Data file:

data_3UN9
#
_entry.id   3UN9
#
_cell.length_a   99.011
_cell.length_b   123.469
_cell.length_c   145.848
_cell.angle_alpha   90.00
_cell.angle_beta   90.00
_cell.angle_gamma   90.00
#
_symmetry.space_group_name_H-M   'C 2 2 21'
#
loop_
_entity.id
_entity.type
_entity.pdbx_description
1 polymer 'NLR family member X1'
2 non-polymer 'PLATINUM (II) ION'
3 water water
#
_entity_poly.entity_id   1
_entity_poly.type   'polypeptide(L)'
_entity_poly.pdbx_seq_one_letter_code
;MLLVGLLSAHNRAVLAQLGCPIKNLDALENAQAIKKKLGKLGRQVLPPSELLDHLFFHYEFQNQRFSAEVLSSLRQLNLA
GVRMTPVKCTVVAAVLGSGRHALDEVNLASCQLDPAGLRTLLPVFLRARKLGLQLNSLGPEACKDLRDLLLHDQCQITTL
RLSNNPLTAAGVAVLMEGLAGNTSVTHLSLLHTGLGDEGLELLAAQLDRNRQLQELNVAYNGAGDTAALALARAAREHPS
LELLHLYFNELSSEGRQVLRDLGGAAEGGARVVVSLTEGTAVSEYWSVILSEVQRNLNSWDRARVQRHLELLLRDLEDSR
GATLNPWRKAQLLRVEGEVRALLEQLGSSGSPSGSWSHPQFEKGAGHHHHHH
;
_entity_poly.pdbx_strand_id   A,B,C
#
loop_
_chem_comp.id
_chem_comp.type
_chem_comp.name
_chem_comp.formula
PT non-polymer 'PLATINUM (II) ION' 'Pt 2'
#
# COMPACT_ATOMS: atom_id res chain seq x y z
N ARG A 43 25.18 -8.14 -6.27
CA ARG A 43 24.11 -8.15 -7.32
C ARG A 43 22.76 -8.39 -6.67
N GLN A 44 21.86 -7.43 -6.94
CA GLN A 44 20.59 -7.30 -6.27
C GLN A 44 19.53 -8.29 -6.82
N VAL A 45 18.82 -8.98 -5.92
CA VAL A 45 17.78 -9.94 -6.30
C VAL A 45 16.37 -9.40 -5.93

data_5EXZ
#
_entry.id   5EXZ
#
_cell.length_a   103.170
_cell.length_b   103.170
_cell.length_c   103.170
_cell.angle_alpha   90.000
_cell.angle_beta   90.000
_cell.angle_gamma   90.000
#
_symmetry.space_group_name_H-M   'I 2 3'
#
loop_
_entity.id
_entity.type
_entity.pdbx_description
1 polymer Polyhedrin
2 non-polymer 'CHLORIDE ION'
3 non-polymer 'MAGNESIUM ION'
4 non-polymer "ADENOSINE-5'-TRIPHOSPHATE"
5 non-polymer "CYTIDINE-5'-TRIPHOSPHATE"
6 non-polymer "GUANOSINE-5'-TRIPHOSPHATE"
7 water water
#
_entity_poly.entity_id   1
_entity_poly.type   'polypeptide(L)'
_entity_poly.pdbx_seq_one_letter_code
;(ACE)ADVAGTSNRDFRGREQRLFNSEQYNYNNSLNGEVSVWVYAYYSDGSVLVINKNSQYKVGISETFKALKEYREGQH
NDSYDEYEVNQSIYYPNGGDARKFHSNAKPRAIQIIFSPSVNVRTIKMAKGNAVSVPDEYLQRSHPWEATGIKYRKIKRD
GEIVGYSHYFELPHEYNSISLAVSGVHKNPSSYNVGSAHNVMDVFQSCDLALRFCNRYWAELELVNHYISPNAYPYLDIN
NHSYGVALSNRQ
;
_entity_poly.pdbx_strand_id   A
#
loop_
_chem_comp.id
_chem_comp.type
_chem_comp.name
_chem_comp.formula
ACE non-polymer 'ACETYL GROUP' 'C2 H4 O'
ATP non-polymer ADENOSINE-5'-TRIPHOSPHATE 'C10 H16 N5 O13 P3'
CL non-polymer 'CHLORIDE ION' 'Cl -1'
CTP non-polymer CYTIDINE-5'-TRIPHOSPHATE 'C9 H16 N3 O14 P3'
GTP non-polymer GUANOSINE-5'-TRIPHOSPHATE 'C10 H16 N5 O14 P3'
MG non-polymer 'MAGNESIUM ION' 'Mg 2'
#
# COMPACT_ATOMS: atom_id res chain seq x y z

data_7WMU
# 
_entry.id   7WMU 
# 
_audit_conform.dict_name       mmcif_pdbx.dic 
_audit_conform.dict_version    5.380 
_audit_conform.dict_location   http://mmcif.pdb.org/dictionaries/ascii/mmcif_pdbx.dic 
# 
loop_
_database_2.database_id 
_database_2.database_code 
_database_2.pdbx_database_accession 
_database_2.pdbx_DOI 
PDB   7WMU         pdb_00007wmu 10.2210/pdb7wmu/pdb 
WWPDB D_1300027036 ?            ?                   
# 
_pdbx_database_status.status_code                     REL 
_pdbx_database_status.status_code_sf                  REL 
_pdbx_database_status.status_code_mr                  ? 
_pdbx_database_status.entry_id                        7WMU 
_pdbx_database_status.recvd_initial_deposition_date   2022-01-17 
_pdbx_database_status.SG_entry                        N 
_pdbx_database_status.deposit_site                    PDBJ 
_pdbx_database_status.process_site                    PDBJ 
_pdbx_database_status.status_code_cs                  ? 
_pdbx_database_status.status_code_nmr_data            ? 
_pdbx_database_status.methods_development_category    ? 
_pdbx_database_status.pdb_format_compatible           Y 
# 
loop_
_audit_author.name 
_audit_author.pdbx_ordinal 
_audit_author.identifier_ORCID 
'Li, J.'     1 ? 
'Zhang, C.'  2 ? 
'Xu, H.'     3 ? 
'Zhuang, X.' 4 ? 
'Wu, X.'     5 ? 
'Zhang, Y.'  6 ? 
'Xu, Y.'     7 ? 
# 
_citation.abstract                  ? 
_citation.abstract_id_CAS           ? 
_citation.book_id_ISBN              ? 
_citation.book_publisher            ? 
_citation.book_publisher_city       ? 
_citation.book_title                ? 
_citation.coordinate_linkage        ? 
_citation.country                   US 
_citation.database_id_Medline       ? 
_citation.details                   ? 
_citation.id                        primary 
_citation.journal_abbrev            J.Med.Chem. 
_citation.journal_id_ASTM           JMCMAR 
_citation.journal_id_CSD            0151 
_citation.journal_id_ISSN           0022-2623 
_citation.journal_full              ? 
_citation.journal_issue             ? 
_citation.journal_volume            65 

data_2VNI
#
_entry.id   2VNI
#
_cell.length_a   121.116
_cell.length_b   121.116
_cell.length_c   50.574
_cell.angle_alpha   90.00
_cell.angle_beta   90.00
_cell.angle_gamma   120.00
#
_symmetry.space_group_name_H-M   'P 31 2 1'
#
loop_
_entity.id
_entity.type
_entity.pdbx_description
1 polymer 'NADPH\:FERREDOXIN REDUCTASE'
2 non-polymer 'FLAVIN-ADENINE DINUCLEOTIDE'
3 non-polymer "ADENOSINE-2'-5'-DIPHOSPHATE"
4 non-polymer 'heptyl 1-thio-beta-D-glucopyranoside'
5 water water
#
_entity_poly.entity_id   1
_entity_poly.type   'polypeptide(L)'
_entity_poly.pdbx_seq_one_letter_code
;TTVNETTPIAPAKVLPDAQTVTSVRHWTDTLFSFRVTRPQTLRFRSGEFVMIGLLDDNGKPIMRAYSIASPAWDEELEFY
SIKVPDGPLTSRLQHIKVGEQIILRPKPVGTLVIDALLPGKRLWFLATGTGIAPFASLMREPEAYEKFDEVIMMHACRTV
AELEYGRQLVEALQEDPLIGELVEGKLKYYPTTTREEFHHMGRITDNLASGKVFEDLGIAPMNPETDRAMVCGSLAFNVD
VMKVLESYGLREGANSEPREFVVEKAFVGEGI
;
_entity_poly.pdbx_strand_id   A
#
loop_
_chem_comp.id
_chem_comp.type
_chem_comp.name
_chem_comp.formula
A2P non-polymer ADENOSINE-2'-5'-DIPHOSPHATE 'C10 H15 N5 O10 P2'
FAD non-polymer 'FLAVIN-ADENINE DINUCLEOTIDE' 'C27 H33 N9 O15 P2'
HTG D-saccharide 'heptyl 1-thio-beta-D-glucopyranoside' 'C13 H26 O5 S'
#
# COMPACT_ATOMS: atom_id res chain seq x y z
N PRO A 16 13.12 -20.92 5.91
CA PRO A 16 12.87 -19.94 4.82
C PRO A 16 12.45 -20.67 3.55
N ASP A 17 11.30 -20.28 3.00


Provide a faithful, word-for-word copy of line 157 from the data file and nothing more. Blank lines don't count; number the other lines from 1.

data_2VNI